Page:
And then there are nerds who reverse roles and become bullies themselves. A computer expert named Rob Collie wrote a blog post criticizing “Nerd Bullies.” He calls them traitors because they try to compensate for their “historically-instilled feelings of inferiority” by passing the pain and abuse they suffered on to other nerds: “Nerd Bullies suffered at the hands of the mob, and now they lead mobs (of other former sufferers!) against victims in their own communities.” However, he describes seeing Nerd Bullies at work in the online gaming and tech communities. We could not find any studies showing that nerd bullies are a problem within schools as well. Moving past the bullying and the somewhat accurate but incomplete view of popular kids and nerds in movies and on television, we find that their lives after high school are markedly different check this website.
Studies following popular kids into adulthood revealed mixed outcomes for them. A 2013 Leadernomics.com article cites the Wisconsin Longitudinal Study, which tracked the “social characteristics” and “career achievements” of students “who graduated from a Wisconsin high school in 1957.” This study showed that “popular students earned a higher income in the long run compared to those who were less popular.” However, a follow-up study by Yale professor Jason Fletcher called into question the findings of the original Wisconsin study. It included additional data from siblings attending the same school that showed the “impact of popularity on future pay simply vanished.” A University of Virginia study tracking young people from age 13 to age 23 also painted a less rosy picture for popular kids.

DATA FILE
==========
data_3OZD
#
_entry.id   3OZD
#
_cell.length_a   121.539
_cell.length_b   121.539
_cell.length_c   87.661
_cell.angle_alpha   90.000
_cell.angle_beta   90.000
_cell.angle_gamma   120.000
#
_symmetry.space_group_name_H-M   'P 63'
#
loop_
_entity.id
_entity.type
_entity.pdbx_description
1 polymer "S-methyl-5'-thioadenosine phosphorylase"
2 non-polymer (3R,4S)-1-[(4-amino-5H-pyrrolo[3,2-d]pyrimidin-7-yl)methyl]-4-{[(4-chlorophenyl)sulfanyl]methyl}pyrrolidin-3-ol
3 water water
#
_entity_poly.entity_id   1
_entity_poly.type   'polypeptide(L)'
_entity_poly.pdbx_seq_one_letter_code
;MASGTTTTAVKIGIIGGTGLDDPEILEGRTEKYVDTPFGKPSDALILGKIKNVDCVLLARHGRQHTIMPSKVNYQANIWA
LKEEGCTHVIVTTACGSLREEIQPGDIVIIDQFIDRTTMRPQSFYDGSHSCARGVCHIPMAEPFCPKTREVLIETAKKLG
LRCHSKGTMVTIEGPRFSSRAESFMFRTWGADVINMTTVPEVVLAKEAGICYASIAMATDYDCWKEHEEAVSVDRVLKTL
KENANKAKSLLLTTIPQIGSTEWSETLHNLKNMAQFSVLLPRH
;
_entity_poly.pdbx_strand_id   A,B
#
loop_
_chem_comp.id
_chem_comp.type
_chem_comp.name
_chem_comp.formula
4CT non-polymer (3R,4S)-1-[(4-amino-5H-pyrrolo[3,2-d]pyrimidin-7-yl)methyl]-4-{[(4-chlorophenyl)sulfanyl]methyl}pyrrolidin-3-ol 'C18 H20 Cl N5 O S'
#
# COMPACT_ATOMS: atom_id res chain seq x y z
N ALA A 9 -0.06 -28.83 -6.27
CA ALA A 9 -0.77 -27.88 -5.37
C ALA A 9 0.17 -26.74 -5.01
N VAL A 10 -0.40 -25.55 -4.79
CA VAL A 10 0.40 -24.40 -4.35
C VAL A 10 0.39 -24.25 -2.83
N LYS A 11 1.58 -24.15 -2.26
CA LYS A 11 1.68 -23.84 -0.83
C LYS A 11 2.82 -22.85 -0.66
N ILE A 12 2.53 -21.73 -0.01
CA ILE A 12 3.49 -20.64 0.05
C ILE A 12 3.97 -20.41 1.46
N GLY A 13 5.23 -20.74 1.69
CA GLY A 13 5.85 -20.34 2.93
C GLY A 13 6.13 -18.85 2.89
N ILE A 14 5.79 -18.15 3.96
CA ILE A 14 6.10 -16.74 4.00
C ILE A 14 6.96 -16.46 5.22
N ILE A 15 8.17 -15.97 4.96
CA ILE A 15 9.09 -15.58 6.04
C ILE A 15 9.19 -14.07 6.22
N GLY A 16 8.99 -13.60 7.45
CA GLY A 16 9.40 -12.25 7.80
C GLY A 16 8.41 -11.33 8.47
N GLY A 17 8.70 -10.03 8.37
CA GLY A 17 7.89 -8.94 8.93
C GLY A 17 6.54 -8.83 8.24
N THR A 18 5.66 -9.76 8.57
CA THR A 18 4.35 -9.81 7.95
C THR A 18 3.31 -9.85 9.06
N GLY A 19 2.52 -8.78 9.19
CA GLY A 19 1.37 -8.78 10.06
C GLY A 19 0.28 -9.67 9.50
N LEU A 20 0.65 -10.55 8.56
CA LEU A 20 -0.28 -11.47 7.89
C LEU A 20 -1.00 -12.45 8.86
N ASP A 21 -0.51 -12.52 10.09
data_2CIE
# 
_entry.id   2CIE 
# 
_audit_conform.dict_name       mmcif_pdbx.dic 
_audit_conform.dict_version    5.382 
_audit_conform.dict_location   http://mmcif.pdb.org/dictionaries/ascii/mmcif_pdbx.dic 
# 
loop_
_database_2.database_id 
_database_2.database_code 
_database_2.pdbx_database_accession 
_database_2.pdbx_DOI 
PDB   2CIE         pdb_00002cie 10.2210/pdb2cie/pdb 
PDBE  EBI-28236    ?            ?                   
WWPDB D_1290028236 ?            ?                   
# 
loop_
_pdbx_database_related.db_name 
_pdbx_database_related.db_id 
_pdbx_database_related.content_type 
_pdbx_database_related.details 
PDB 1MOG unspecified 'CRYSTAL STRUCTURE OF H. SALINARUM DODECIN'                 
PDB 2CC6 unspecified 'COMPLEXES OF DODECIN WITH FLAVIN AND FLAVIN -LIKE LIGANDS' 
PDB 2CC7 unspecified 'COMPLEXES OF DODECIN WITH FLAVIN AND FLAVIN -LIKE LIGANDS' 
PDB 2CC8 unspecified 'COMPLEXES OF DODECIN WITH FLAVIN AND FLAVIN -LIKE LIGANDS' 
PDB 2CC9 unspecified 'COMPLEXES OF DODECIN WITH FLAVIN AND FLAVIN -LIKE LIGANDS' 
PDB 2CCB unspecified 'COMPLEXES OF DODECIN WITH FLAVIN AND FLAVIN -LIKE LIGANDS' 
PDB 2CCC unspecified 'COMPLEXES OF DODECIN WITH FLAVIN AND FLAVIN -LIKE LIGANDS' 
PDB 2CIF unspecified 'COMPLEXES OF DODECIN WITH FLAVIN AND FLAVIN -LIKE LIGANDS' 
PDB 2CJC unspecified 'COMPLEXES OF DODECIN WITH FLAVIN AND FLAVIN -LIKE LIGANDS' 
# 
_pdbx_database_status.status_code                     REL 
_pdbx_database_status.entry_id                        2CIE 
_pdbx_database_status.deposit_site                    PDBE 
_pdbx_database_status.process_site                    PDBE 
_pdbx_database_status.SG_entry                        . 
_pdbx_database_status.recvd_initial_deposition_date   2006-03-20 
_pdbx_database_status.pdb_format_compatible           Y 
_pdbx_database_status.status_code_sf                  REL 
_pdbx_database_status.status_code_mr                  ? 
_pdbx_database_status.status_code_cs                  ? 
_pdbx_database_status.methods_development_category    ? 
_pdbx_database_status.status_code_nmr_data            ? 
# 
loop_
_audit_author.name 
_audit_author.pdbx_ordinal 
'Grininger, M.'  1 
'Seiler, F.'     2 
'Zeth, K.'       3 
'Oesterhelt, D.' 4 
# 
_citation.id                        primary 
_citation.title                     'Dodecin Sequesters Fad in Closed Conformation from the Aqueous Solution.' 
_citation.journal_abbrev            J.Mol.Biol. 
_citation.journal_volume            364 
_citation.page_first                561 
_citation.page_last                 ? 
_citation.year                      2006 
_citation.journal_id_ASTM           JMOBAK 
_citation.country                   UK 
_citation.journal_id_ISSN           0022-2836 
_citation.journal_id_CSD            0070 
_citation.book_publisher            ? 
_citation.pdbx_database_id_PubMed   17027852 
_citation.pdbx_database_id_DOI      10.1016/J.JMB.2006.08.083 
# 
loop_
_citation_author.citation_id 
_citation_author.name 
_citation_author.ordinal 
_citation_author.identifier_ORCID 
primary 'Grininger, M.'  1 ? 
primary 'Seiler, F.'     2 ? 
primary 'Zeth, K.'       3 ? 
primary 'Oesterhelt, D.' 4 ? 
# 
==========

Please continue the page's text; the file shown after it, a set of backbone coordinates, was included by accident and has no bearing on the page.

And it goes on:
According to this study, “cool kids were more likely to have bigger troubles later in life.” These problems included drug and alcohol use as well as criminal activity. The study found that “as young adults, they were using 40% more drugs and alcohol than the ‘not so cool’ kids and were 22% more likely to be running into troubles with the law.” These things done to impress others hurt the popular kids in the long run. One of the researchers of the study, Joseph Allen, says that “teens trying so hard to be cool early in adolescence find the rewards of popularity in the short term, but their approach ultimately leads to a ‘dead end.’" The end result is what Allen calls the “‘high school reunion effect’”: "You see the person who was cool ... did exciting things that were intimidating and seemed glamorous at the time and then five or 10 years later, they are working in a menial job and have poor relationships and such .
. . ” In contrast, nerds often fare better than popular kids after they leave high school. The Daily Mail cites the same University of Virginia study mentioned earlier.
While the cool kids struggled as they grew older, the study found that “those who are less popular as teenagers end up doing better in life than their ‘cooler’ peers.” Allen and the other researchers of this study also “discovered the ones who were considered ‘geeks’ went on to outperform the others by the time they reached early adulthood.” In addition, Alexandra Robbins, author of The Geeks Shall Inherit The Earth, attributes some of the nerds’ success to what she calls the Quirk Theory: “the traits which made the nerd alienated in school (unique personalities, passions and ideas) can end up being admired or valued traits in adulthood.” She argues that “being exceptional,” developing “coping strategies and independence,” and being “able to deal positively with stressful social situations” are some of the useful and valuable skills nerds learn while in school and later carry over into the workplace and beyond. What are your experiences with popular kids and nerds? Let us know in the comments! Also, be sure to check out our other video called What Makes Popular Kids Popular! Thanks for watching, and, as always, don’t forget to like, share, and subscribe.
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